It has been hard work finding an aero water bottle. My first one kept falling out, which makes it no good. I’ve recently bought an X-Lab Aero TT bottle, which hopefully will stay put, and save the odd couple of watts.
Specialized S-Works Aero Water Bottle
This was a very cheap way to improve aerodynamics. Only £14.99 for bottle and cage. It’s quite thin and fits on to frame nicely. The capacity is 600ml, which is fine for most time trials. Though on longer ones like 100 mile time trial, you may prefer 800ml which will reduce need to pick up bottles.
It was easy and intuitive to pick out of bottle cage and just as easy to put back in. It felt fairly solid, but then on two occasions it jumped out on a bumpy descent. As I often race on bumpy roads (which UK roads are not bumpy?) I couldn’t trust this bottle. Also, on one occasion when jumping out, it got smashed. I think I ended up buying a second one, but this one jumped out too, so I’ve completely given up on this bottle.
- Specialized S-Works at Evans – only £10.99
‘X-Lab Aero TT’
I bought this X-Lab Aero TT because it had good reviews for staying in place. You can definitely understand why it stays in place – it is actually hard to pull the bottle out of its cage. The first time, I thought this is pretty difficult. However, there is a good trick for getting the bottle out, you have to lift the black cap at the top of the bottle, and then it comes out OK. Putting the bottle back in, also, requires practise. You have to put the end in first and then push it down. I’m confident of its ability to stay in place, I’m less confident of my ability to seamlessly get the bottle out during the pressure of a race (when racing, taking a drink is often really hard work). It is made in the US and comes with those outdated US imperial measurements of 20 oz (or as we say in the rest of the world 585ml.)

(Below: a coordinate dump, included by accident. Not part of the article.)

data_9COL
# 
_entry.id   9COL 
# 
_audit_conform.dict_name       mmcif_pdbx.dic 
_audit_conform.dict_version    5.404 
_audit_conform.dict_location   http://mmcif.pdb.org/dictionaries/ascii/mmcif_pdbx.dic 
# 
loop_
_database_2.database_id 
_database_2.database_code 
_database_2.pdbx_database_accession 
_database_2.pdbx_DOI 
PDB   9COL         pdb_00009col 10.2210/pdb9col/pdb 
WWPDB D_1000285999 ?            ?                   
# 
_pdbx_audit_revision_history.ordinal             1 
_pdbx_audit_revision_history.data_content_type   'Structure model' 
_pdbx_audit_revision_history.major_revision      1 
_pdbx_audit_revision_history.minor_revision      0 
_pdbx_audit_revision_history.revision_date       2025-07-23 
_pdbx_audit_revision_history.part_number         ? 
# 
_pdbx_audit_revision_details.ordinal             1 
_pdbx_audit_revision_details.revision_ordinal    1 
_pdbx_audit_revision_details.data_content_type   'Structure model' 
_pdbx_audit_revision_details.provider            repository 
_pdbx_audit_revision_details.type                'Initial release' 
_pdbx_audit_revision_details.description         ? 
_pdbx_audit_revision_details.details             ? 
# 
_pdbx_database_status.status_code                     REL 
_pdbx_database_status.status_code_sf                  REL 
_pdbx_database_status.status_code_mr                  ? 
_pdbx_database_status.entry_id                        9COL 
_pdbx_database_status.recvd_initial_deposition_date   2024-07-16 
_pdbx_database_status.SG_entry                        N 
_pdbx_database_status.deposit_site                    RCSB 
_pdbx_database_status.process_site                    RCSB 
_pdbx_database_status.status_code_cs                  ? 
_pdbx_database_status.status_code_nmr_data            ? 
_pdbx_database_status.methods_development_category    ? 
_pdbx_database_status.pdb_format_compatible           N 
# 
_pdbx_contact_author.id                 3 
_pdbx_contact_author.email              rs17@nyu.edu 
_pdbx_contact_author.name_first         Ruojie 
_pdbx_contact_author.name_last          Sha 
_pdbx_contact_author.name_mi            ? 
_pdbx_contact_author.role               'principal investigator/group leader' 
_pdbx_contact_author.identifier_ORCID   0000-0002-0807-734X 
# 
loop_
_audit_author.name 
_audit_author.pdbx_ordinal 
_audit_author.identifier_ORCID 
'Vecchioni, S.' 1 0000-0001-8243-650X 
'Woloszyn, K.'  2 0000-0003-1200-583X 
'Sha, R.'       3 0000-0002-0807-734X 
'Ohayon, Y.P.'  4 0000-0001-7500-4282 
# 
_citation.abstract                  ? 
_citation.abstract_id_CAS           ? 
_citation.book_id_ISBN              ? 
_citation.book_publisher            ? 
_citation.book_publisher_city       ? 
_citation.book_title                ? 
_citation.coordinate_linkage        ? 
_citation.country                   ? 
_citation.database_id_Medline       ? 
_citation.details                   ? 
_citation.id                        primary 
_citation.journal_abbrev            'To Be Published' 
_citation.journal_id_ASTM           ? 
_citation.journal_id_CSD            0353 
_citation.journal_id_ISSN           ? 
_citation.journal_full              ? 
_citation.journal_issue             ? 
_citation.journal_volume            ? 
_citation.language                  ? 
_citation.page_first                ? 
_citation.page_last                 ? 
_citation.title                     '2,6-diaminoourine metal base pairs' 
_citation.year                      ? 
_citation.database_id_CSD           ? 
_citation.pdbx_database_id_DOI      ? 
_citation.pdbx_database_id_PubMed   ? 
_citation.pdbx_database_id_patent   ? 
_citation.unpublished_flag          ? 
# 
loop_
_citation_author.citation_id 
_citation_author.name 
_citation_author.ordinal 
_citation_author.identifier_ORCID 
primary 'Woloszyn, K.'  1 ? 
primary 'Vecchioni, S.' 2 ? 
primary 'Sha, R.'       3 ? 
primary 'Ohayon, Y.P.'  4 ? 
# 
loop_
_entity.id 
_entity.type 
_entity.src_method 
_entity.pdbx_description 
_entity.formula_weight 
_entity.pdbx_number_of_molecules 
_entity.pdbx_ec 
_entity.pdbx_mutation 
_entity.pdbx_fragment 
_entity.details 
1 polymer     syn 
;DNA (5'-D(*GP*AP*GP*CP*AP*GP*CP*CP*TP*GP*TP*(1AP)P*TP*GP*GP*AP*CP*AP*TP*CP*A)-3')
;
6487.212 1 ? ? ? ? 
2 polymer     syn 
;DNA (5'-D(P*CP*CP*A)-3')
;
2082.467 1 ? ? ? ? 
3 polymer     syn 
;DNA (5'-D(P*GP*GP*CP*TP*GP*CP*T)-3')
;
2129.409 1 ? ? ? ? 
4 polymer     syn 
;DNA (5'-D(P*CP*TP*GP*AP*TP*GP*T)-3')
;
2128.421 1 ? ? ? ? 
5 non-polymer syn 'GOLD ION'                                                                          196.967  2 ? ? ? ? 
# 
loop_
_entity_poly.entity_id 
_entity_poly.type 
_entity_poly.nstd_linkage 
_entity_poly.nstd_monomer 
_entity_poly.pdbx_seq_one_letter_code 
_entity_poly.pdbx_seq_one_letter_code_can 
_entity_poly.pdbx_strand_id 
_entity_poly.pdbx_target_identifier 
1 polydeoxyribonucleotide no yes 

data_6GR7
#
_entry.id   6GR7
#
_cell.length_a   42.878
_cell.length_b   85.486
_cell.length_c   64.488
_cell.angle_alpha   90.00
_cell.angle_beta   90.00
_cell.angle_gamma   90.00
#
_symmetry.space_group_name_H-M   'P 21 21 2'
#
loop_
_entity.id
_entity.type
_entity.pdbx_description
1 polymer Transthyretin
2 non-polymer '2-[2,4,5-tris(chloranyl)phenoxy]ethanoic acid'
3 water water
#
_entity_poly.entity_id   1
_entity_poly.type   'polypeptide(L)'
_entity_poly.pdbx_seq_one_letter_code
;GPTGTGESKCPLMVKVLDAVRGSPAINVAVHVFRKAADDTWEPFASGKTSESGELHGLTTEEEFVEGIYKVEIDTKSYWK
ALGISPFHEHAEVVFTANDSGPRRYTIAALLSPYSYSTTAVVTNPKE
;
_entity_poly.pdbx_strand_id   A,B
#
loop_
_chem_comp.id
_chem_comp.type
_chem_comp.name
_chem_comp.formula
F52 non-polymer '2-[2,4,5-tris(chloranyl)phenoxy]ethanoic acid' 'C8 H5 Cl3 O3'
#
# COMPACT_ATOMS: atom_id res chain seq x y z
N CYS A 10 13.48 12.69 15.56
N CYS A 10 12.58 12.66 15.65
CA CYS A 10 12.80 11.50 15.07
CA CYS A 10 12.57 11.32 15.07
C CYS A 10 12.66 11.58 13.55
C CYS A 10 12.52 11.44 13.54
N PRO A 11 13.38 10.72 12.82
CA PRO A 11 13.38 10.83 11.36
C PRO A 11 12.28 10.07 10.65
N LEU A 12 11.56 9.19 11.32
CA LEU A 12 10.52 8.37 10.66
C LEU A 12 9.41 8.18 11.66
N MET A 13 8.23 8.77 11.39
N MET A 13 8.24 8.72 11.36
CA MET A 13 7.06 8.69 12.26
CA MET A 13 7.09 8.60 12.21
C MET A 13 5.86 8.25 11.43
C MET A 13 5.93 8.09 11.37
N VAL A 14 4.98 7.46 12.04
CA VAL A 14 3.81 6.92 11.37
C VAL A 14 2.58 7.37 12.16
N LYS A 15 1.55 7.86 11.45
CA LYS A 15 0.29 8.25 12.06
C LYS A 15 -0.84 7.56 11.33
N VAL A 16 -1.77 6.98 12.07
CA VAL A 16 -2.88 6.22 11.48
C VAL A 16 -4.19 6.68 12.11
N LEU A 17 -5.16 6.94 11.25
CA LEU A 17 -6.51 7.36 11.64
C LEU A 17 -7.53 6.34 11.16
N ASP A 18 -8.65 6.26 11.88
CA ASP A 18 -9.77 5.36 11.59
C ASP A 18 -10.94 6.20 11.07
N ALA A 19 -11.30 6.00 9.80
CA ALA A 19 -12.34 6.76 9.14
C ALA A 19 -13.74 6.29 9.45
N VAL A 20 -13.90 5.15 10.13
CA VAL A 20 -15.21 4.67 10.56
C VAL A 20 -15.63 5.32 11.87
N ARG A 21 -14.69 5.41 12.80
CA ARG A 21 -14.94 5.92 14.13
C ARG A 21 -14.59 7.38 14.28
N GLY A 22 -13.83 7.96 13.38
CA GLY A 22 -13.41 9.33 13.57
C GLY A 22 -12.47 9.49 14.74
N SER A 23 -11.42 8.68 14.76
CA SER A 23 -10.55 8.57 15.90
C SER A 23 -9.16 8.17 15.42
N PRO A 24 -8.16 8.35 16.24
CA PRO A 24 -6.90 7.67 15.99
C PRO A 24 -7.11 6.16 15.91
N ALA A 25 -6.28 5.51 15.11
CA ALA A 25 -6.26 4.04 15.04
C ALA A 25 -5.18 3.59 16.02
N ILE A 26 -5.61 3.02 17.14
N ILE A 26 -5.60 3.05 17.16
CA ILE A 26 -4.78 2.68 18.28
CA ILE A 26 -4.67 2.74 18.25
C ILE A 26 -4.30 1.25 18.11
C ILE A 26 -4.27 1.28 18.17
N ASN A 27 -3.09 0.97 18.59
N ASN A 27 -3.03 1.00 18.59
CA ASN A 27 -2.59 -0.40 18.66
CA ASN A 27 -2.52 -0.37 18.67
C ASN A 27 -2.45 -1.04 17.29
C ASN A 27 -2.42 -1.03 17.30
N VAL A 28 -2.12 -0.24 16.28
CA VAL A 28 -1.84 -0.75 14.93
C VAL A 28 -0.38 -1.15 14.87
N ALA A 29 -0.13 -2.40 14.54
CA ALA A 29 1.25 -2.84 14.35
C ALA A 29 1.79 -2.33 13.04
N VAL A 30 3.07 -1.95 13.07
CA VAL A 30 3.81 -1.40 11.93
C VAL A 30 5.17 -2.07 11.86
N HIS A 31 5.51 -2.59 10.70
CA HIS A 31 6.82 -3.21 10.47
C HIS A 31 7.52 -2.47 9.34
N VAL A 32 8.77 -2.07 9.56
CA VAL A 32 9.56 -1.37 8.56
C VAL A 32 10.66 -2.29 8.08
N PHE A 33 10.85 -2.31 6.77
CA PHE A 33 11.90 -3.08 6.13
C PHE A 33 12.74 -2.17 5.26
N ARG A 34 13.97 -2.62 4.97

X-Lab Aero TT
- Weight of bottle and cage 90 grams
- Taste free. BPA Free Polyethylene
- There is an easy grip groove to help withdraw from Hi-grip cage. I didn’t find this useful thought, the best way to get it out is to pull by the neck.
- Looks relatively good
- Cap is strong and solid. Easy to fill with powder / liquid.
The cage is longer than your typical water bottle cage. Fortunately, it comes with quite a degree of flexibility where you place it on the down tube (or seat tube)
I needed this flexibility when putting on two bottles.
X-Lab Aero water bottle £40.49 (RRP – £44.99( at Chain Reaction cycles
Elite Crono CX
Another bottle I looked at was the Elite Crono CX. The non-carbon fibre version is quite reasonable at £24.99. It has go faster dimples. I can’t remember why I didn’t get this. Reviews are generally positive.
- Elite Crono CX at Evans Cycles
How much does an aero water bottle save?
I’m not sure how much an aero bottle save. Manufacturers are keen to throw out figures, such as saving 20 watts compared to a standard water bottle. X-Lab claim their bottle can save 20 seconds in a 25 mile TT. I tend to be somewhat suspicious of this kind of claim, because if I added up all the claimed aero savings of manufacturers, I would be tackling the World Hour Record this weekend.
Tests by Cervelo suggest that a water bottle was of significance. Removing a water bottle saved 2.8% at 250watts, removing an aerobottle saved 1.6%. 1% of 250 watts, is roughly 2.5 watts, which sounds feasible.
I didn’t bother with an aero water bottle last season, because I reasoned professional cyclists never seemed to bother either – just using standard water bottles. However, a very quick inspection reveals that UCI regulations have actually banned aero water bottles.
I believe the UCI regulation is question is that – ‘bottles themselves must not exceed maximum cross-section dimensions of 10cm or less than 4cm.’
So there you go.